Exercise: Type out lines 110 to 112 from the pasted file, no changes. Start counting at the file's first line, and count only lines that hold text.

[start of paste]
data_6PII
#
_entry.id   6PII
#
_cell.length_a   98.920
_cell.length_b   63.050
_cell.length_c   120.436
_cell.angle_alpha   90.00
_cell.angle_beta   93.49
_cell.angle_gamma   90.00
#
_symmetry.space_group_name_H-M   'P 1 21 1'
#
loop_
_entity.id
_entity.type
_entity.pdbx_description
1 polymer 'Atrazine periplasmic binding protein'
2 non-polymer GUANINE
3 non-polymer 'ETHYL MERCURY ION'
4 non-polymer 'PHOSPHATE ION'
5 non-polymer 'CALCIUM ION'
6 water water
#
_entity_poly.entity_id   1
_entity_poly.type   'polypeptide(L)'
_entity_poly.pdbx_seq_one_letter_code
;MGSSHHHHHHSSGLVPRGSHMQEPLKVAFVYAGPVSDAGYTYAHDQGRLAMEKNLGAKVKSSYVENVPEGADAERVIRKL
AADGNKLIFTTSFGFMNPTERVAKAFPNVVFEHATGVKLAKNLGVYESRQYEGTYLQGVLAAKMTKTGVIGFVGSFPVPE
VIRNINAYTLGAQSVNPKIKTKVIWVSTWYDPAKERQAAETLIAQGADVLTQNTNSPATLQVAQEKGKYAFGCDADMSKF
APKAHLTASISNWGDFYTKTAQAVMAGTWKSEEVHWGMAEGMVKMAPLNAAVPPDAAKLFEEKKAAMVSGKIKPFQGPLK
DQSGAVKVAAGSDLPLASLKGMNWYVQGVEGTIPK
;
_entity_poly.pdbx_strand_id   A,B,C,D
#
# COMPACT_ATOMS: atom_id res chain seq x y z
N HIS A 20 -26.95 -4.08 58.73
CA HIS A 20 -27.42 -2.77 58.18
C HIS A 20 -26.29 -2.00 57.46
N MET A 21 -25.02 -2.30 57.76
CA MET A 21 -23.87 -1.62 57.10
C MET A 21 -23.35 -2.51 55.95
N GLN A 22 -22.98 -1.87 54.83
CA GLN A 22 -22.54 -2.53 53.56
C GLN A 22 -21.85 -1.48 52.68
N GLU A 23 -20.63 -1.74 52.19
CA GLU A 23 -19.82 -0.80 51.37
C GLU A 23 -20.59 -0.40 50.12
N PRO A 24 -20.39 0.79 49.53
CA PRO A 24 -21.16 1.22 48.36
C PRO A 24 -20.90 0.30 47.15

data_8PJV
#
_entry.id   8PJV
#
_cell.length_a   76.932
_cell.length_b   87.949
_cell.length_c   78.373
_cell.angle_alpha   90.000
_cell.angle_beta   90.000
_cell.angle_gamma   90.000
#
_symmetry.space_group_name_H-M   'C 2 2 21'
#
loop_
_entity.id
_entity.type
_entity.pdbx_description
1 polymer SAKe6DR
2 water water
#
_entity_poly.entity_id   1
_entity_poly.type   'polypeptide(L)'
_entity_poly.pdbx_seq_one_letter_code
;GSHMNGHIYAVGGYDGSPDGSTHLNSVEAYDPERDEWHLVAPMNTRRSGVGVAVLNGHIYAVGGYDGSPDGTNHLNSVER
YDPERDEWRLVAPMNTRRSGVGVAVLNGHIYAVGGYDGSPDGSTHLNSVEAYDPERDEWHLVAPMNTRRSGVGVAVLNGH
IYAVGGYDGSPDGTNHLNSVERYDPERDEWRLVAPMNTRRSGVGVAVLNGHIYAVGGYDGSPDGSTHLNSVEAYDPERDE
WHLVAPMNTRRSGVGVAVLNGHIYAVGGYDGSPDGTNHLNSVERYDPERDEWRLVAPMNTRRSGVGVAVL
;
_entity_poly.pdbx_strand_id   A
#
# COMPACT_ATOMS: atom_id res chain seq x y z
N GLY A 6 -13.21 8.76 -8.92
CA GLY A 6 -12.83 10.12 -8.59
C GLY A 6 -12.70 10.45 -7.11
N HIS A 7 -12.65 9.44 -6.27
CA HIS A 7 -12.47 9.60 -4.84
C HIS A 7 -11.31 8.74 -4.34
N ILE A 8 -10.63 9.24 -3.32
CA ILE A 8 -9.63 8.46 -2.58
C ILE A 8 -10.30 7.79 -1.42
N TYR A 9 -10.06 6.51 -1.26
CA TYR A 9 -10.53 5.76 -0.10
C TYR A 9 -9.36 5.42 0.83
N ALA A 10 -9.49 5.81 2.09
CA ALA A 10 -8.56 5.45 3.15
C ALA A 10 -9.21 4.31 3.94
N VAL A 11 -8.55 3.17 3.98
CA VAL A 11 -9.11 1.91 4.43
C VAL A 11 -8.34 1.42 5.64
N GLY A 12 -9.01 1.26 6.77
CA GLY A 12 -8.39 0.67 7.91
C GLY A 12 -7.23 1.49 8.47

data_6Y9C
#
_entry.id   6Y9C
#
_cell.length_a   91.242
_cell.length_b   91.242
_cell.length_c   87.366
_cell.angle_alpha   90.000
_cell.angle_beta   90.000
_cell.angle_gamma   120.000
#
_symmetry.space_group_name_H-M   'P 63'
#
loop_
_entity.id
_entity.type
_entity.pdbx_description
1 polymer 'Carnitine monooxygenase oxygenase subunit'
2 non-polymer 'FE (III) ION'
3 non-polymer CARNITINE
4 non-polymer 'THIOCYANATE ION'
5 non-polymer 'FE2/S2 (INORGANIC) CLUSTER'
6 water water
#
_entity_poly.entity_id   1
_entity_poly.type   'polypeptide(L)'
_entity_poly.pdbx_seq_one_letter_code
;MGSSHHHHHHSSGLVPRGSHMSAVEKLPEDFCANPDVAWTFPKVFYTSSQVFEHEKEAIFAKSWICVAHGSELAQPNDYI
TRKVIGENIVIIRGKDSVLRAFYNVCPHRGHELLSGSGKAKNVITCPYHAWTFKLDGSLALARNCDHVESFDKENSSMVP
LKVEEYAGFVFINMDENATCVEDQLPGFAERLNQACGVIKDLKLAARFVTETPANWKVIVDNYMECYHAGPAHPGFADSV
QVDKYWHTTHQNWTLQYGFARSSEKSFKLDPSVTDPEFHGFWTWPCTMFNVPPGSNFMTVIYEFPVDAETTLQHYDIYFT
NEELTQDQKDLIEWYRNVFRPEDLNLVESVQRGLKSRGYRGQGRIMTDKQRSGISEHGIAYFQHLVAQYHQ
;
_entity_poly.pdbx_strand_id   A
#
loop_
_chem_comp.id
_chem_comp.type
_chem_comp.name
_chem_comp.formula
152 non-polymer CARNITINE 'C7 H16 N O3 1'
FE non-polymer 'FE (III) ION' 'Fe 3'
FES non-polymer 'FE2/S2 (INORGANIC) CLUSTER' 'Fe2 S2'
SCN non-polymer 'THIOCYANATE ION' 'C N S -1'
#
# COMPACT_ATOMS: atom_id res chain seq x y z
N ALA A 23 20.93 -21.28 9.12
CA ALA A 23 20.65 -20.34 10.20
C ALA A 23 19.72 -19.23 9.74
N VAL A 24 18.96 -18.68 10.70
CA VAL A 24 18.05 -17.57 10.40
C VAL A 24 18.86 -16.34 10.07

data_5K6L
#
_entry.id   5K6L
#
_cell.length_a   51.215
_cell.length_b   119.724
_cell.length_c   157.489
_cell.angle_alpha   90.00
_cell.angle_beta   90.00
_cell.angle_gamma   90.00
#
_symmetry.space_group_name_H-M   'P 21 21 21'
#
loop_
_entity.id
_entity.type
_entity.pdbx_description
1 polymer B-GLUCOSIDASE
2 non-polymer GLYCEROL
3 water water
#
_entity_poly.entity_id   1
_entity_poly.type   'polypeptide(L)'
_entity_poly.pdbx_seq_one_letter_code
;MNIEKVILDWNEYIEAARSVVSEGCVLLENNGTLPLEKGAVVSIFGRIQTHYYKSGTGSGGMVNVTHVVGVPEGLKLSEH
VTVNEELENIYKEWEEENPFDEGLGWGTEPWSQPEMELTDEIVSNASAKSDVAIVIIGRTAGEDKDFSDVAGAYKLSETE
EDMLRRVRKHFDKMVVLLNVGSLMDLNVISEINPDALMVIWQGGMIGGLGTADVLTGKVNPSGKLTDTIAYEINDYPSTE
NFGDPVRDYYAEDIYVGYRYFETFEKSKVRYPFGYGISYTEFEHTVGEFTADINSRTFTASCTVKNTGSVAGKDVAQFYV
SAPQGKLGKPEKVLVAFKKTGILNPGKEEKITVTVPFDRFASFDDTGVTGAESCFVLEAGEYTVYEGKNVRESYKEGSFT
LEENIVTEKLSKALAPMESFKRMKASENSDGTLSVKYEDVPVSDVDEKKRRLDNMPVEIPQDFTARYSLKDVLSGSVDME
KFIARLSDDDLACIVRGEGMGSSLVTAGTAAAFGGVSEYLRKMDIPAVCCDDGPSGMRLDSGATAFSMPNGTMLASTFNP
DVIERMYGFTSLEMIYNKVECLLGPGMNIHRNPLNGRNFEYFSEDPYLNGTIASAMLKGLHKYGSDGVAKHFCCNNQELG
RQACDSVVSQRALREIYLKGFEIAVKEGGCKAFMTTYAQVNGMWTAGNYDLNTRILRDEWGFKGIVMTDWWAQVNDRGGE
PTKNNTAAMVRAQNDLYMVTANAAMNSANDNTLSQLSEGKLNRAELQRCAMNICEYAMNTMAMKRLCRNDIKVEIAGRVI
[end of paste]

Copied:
_cell.length_c   87.366
_cell.angle_alpha   90.000
_cell.angle_beta   90.000